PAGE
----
by Bill Scholl
There is a town in Belgium called Geel, whose residents have been caring for the mentally ill by taking them into their homes for more than 700 years.
This tradition, which is marveled over and celebrated by psychologists worldwide as a best practice for mental health care, arose from the Catholic devotion to St. Dymphna.
Dymphna was a seventh-century Irish princess who was the spitting image of her mother. She fled to Geel to escape her mentally disturbed father, who sought to make her his wife and queen after her mother died.
There, she devoted her life and wealth to care for the mentally disabled until her father tracked her to Geel and beheaded her. The church canonized her as a martyr and, by 1540, St. Dymphna’s church was a popular place of pilgrimage for families who would bring their mentally ill relatives for healing.
Sometimes, the families would leave their mentally ill relatives behind and the townsfolk would take them into their homes.
What is amazing about Geel is how the townsfolk don’t stigmatize or shame their mentally ill residents.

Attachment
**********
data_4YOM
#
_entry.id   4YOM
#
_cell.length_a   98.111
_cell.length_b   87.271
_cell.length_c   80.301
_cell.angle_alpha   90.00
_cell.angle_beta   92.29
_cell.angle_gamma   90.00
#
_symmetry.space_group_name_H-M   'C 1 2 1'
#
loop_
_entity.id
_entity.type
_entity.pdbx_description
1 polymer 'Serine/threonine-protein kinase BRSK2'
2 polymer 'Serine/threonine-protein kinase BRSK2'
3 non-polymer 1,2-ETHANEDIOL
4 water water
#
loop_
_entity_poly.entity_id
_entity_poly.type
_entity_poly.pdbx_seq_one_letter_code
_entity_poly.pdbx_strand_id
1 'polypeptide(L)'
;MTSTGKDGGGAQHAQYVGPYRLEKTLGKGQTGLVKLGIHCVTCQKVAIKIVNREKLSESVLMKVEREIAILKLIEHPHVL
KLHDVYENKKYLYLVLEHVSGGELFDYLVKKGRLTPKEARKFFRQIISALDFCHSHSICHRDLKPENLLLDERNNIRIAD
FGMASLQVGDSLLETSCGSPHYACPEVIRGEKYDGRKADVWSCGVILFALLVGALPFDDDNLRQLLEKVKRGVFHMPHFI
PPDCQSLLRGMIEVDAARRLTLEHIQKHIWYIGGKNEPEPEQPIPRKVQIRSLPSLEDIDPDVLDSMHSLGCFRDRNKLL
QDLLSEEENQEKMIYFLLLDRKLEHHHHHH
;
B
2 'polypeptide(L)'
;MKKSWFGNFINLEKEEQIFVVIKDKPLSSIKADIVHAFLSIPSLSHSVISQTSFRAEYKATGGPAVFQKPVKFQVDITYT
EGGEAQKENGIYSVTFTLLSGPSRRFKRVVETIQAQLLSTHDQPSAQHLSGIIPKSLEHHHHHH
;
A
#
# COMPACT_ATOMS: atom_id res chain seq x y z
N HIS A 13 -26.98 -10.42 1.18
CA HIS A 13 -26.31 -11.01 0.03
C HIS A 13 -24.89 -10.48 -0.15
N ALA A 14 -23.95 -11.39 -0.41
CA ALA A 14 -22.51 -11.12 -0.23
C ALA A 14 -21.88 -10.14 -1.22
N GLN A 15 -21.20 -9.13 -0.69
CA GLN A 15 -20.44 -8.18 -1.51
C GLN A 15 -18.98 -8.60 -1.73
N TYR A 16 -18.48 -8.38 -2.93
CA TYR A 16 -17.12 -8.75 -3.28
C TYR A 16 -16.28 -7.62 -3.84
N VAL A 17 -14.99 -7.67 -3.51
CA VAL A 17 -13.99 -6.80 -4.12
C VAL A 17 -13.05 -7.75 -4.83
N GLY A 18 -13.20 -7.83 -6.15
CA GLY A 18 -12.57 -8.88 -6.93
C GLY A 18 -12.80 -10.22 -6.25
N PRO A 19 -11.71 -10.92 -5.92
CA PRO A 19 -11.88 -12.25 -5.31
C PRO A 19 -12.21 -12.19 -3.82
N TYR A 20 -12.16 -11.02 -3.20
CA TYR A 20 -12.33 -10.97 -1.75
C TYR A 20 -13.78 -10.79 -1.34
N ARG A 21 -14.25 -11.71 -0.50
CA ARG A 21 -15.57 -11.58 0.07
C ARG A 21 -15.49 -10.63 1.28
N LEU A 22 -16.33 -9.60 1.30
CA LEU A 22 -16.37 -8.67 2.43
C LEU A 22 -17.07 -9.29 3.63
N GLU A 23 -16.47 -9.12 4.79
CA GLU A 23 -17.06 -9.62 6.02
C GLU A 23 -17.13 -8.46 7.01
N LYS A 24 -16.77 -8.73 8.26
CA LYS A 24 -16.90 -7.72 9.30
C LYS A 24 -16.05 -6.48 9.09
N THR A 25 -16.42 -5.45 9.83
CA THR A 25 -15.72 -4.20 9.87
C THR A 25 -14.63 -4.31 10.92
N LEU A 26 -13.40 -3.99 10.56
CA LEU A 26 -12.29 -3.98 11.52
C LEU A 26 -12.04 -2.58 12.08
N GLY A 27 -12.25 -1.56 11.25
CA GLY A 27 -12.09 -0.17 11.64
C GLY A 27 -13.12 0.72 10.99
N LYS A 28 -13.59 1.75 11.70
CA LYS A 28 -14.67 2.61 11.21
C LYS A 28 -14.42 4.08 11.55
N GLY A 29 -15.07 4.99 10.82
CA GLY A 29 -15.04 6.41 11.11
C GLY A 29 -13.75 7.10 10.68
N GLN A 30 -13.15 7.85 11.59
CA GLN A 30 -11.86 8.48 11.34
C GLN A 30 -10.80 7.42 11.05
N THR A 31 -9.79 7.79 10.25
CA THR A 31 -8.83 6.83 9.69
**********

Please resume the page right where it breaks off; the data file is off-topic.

A woman screaming at lions is likely to have a stranger shoo the imaginary beasts away to help her calm down. Or a boarder who compulsively tears off his buttons throughout the day will have his housemother quietly sew them back on in the evening, because she knows that’s what he needs to cope.
Inspired by St. Dymphna, the people of Geel give a powerful witness to how we as Christians should love those with mental illness.
Our call to love the mentally ill is closer than you might think. According to the National Institute of Health, in a given year about one in four people have a diagnosable mental health issue.
October 7 – 13 is Mental Health Awareness Week and, as Catholics, we should take this time to look for our neighbors who may be in need. As a faith community, we are called to support individuals and their families who have mental health issues.
Like the people of Geel, we can offer spiritual comfort through our prayerful presence in people’s lives by acknowledging their pain and supporting them through the healing and recovery process.
Please join us for a Mass that will lift up in prayer the needs of the mentally ill and help us do our part to bring the Lord’s healing power to bear by giving us eyes to see and hearts to help the mentally ill.
This Mass, followed by anointing, will be held on Oct. 6 at 8 a.m. at St. Paul Church, located at 900 S. Honeysuckle in Olathe.